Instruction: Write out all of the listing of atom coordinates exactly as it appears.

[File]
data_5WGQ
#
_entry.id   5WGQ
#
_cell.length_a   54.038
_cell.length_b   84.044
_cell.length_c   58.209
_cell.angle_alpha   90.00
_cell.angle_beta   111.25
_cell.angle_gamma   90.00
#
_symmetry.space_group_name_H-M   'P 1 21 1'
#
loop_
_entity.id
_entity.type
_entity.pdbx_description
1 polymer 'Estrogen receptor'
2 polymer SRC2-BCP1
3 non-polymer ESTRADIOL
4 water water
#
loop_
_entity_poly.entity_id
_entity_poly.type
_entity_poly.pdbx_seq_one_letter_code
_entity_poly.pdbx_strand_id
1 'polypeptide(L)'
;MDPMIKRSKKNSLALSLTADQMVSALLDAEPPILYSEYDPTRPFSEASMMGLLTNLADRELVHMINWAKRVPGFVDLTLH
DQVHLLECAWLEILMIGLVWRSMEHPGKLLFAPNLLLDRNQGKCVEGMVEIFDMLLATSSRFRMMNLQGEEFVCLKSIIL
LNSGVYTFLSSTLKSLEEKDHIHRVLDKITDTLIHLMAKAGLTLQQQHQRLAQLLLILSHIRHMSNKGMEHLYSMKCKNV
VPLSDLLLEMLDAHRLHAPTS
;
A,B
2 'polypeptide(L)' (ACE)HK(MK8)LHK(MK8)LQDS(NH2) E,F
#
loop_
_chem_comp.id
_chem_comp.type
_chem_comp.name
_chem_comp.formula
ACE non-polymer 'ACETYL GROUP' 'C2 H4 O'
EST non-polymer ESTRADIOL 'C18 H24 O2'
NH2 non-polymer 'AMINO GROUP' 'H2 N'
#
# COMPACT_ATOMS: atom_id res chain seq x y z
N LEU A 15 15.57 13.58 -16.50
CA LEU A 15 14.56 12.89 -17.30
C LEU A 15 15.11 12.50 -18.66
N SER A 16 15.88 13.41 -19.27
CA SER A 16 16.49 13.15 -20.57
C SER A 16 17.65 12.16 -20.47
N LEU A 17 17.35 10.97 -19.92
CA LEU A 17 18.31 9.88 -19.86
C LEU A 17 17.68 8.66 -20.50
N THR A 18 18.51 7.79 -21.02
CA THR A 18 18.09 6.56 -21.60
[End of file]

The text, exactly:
data_5WGQ
#
_entry.id   5WGQ
#
_cell.length_a   54.038
_cell.length_b   84.044
_cell.length_c   58.209
_cell.angle_alpha   90.00
_cell.angle_beta   111.25
_cell.angle_gamma   90.00
#
_symmetry.space_group_name_H-M   'P 1 21 1'
#
loop_
_entity.id
_entity.type
_entity.pdbx_description
1 polymer 'Estrogen receptor'
2 polymer SRC2-BCP1
3 non-polymer ESTRADIOL
4 water water
#
loop_
_entity_poly.entity_id
_entity_poly.type
_entity_poly.pdbx_seq_one_letter_code
_entity_poly.pdbx_strand_id
1 'polypeptide(L)'
;MDPMIKRSKKNSLALSLTADQMVSALLDAEPPILYSEYDPTRPFSEASMMGLLTNLADRELVHMINWAKRVPGFVDLTLH
DQVHLLECAWLEILMIGLVWRSMEHPGKLLFAPNLLLDRNQGKCVEGMVEIFDMLLATSSRFRMMNLQGEEFVCLKSIIL
LNSGVYTFLSSTLKSLEEKDHIHRVLDKITDTLIHLMAKAGLTLQQQHQRLAQLLLILSHIRHMSNKGMEHLYSMKCKNV
VPLSDLLLEMLDAHRLHAPTS
;
A,B
2 'polypeptide(L)' (ACE)HK(MK8)LHK(MK8)LQDS(NH2) E,F
#
loop_
_chem_comp.id
_chem_comp.type
_chem_comp.name
_chem_comp.formula
ACE non-polymer 'ACETYL GROUP' 'C2 H4 O'
EST non-polymer ESTRADIOL 'C18 H24 O2'
NH2 non-polymer 'AMINO GROUP' 'H2 N'
#
# COMPACT_ATOMS: atom_id res chain seq x y z
N LEU A 15 15.57 13.58 -16.50
CA LEU A 15 14.56 12.89 -17.30
C LEU A 15 15.11 12.50 -18.66
N SER A 16 15.88 13.41 -19.27
CA SER A 16 16.49 13.15 -20.57
C SER A 16 17.65 12.16 -20.47
N LEU A 17 17.35 10.97 -19.92
CA LEU A 17 18.31 9.88 -19.86
C LEU A 17 17.68 8.66 -20.50
N THR A 18 18.51 7.79 -21.02
CA THR A 18 18.09 6.56 -21.60